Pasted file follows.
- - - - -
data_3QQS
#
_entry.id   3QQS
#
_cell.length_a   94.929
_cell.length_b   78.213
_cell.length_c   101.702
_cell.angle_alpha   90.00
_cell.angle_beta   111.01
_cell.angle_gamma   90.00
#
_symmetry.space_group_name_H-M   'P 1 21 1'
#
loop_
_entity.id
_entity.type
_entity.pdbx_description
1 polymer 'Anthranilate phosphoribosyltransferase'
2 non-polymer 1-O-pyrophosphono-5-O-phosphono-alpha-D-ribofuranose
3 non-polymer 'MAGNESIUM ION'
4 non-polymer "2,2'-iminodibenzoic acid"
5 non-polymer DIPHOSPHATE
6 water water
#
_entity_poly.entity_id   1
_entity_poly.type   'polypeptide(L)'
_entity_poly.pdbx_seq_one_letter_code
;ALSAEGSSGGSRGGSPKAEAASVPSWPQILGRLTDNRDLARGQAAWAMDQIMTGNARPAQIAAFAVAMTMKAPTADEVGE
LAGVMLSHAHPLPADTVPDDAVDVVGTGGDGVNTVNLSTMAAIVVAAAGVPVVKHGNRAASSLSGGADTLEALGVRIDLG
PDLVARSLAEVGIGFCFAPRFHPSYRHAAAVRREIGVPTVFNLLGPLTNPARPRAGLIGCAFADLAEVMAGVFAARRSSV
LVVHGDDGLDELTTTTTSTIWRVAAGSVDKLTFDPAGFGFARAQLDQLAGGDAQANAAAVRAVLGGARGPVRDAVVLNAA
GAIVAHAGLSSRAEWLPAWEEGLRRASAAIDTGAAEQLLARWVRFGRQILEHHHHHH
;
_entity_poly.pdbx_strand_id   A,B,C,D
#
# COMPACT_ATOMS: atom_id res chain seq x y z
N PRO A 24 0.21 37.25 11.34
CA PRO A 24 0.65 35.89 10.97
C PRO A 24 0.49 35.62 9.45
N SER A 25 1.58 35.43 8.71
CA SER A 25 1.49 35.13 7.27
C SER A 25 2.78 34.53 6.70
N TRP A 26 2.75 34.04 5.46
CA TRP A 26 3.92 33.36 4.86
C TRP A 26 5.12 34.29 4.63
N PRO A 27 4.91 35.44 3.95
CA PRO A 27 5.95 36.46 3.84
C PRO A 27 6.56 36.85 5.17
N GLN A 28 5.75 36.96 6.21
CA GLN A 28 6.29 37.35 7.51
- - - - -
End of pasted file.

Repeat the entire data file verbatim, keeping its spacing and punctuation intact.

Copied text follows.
data_3QQS
#
_entry.id   3QQS
#
_cell.length_a   94.929
_cell.length_b   78.213
_cell.length_c   101.702
_cell.angle_alpha   90.00
_cell.angle_beta   111.01
_cell.angle_gamma   90.00
#
_symmetry.space_group_name_H-M   'P 1 21 1'
#
loop_
_entity.id
_entity.type
_entity.pdbx_description
1 polymer 'Anthranilate phosphoribosyltransferase'
2 non-polymer 1-O-pyrophosphono-5-O-phosphono-alpha-D-ribofuranose
3 non-polymer 'MAGNESIUM ION'
4 non-polymer "2,2'-iminodibenzoic acid"
5 non-polymer DIPHOSPHATE
6 water water
#
_entity_poly.entity_id   1
_entity_poly.type   'polypeptide(L)'
_entity_poly.pdbx_seq_one_letter_code
;ALSAEGSSGGSRGGSPKAEAASVPSWPQILGRLTDNRDLARGQAAWAMDQIMTGNARPAQIAAFAVAMTMKAPTADEVGE
LAGVMLSHAHPLPADTVPDDAVDVVGTGGDGVNTVNLSTMAAIVVAAAGVPVVKHGNRAASSLSGGADTLEALGVRIDLG
PDLVARSLAEVGIGFCFAPRFHPSYRHAAAVRREIGVPTVFNLLGPLTNPARPRAGLIGCAFADLAEVMAGVFAARRSSV
LVVHGDDGLDELTTTTTSTIWRVAAGSVDKLTFDPAGFGFARAQLDQLAGGDAQANAAAVRAVLGGARGPVRDAVVLNAA
GAIVAHAGLSSRAEWLPAWEEGLRRASAAIDTGAAEQLLARWVRFGRQILEHHHHHH
;
_entity_poly.pdbx_strand_id   A,B,C,D
#
# COMPACT_ATOMS: atom_id res chain seq x y z
N PRO A 24 0.21 37.25 11.34
CA PRO A 24 0.65 35.89 10.97
C PRO A 24 0.49 35.62 9.45
N SER A 25 1.58 35.43 8.71
CA SER A 25 1.49 35.13 7.27
C SER A 25 2.78 34.53 6.70
N TRP A 26 2.75 34.04 5.46
CA TRP A 26 3.92 33.36 4.86
C TRP A 26 5.12 34.29 4.63
N PRO A 27 4.91 35.44 3.95
CA PRO A 27 5.95 36.46 3.84
C PRO A 27 6.56 36.85 5.17
N GLN A 28 5.75 36.96 6.21
CA GLN A 28 6.29 37.35 7.51